A crusader for women empowerment, Savitribai Phule’s contribution in the field of education has left an evergreen mark on India’s historical pages. At a time when India was plagued with women’s outraged modesty, she acted as a messiah for all those women who were living a life of servitude. Today, January 3, on her 187th birth anniversary, let us remember India’s first female teacher who worked for the upliftment of women in terms of education and literacy.
Born on January 3, 1831, in Naigaon Maharashtra, Savitribai was married off to activist and social-reformer Jyotirao Phule, at a very young age. But with her husband’s support and motivation, she learned to read and write. He not only helped her in attaining good education but also supported her in achieving her dream of an India where women can live with their heads held high.
She set up India’s first women’s school. As female education was not given importance that time, people were not in favour of her running a school for girls. Especially, the upper castes strongly opposed Dalits education. To discourage her, they threw cow dung and mud at her while she walks towards the school. But even after bearing such atrocities, she was never deterred by failure and carried two sarees. Later on, she also built 18 such schools in the region.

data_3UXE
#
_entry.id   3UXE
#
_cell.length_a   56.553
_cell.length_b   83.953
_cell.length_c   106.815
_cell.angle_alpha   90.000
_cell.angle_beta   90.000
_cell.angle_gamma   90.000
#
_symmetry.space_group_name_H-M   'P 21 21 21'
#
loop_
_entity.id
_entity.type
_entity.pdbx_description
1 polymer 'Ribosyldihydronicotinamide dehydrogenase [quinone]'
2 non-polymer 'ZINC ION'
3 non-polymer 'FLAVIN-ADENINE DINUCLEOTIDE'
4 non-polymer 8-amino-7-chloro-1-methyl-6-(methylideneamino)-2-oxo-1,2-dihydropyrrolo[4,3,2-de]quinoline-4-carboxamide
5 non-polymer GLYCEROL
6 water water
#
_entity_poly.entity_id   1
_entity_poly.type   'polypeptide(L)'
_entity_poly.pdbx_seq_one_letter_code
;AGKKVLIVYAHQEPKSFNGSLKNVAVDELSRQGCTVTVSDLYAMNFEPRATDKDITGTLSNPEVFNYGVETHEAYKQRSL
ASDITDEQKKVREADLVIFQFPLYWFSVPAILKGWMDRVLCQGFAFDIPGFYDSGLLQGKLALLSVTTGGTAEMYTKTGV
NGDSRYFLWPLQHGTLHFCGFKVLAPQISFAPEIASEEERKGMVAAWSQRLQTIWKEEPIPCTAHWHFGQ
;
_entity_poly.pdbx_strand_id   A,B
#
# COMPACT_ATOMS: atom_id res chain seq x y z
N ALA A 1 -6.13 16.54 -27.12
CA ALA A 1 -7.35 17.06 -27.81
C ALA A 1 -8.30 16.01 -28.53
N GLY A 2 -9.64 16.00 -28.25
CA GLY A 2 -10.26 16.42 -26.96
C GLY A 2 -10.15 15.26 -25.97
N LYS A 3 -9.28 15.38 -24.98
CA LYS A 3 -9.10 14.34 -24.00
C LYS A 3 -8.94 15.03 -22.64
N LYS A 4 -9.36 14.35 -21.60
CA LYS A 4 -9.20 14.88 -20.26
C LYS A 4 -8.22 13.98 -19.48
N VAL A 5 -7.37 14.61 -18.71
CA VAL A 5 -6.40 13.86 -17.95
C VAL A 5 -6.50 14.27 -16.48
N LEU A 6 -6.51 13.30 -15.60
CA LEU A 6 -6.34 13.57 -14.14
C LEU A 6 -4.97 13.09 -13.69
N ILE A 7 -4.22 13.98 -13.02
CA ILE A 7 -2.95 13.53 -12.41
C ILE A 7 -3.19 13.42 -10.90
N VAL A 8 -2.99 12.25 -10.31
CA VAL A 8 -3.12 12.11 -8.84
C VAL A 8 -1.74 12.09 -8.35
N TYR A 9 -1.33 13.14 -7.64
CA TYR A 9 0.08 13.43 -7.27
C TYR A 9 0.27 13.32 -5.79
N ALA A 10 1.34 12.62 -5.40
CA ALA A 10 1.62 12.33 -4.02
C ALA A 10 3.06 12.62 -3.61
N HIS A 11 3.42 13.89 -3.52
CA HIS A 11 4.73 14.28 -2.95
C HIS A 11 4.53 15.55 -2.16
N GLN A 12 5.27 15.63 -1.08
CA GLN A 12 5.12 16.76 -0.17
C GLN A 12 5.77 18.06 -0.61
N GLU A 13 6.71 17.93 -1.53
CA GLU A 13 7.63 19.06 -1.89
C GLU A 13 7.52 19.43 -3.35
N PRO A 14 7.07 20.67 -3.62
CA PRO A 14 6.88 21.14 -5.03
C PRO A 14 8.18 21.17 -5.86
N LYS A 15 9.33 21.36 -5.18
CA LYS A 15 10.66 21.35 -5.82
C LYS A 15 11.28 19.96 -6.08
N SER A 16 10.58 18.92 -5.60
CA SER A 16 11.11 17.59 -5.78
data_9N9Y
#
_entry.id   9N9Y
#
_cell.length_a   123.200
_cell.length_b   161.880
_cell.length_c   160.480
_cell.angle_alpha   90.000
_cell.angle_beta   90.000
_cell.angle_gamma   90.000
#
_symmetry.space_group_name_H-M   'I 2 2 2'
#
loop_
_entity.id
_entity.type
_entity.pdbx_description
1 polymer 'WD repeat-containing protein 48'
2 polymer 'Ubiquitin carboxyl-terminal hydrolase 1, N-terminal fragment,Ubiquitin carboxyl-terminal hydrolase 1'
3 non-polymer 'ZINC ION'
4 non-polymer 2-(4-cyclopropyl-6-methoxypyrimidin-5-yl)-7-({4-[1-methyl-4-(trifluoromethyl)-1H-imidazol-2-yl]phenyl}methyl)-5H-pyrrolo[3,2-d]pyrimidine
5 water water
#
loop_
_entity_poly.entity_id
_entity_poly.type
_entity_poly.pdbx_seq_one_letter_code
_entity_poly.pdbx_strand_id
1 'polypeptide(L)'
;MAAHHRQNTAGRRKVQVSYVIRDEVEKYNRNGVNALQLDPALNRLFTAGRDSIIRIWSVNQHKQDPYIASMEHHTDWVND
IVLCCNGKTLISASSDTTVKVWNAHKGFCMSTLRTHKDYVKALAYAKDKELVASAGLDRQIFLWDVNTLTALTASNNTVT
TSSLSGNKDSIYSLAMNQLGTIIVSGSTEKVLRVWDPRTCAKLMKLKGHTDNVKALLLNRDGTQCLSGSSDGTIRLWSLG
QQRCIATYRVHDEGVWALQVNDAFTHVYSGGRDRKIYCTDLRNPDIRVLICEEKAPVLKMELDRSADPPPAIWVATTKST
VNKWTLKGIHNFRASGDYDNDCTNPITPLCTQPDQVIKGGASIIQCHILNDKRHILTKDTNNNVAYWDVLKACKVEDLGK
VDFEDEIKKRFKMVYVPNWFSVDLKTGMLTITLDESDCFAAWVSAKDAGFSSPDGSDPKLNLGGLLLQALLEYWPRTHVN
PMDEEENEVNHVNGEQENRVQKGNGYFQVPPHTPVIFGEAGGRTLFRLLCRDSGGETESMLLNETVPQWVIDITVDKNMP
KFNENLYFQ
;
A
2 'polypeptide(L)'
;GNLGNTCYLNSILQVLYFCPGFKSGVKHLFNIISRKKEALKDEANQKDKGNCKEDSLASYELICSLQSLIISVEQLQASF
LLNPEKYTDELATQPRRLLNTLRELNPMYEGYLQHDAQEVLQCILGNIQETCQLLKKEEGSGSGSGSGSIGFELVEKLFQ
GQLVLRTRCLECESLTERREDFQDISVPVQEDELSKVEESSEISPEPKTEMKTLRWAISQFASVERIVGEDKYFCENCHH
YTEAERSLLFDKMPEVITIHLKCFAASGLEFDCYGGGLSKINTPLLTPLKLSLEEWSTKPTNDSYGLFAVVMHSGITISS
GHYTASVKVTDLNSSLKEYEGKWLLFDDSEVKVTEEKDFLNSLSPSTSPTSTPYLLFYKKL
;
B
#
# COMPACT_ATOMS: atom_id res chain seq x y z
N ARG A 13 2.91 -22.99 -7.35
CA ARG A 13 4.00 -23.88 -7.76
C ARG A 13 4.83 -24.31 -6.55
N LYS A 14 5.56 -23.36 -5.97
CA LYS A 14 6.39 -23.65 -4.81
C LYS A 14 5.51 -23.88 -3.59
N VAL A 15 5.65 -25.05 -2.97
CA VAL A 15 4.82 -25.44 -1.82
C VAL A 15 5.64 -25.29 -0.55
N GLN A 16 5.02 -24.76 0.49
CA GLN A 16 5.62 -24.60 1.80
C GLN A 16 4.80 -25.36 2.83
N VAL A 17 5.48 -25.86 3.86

Education was considered to be a privileged only meant for the higher castes, but Savitribai emphasised on secular education. She believed that the need for proper education was as basic as that of the requirement of food, water and shelter. She preached the importance of getting an education for both boys and girls. She was the reason thousands of women liberated and started living to fulfil their dreams.
She vigorously fought and raised her voice against society’s ignorant, archaic and barbaric views with regards to women.
Along with her husband, she also worked towards preventing female infanticide and set up a home, Balhatya Pratibandhak Griha, to prevent the killing of widows. She also campaigned against child marriage and sati pratha, which undermined the existence of women. Rape victims were often ostracised during those times, but the couple not only helped them in delivering their children but also taught them to begin a new life.
In order to control the school drop out rate, she gave stipends to children for attending school. She believed that parents played a significant role in making their child understand the importance of education and therefore used to conduct parent-teacher meetings, making parents understand the need for the same.
Later on, to honour her contribution, the University of Pune was renamed as Savitribai Phule Pune University.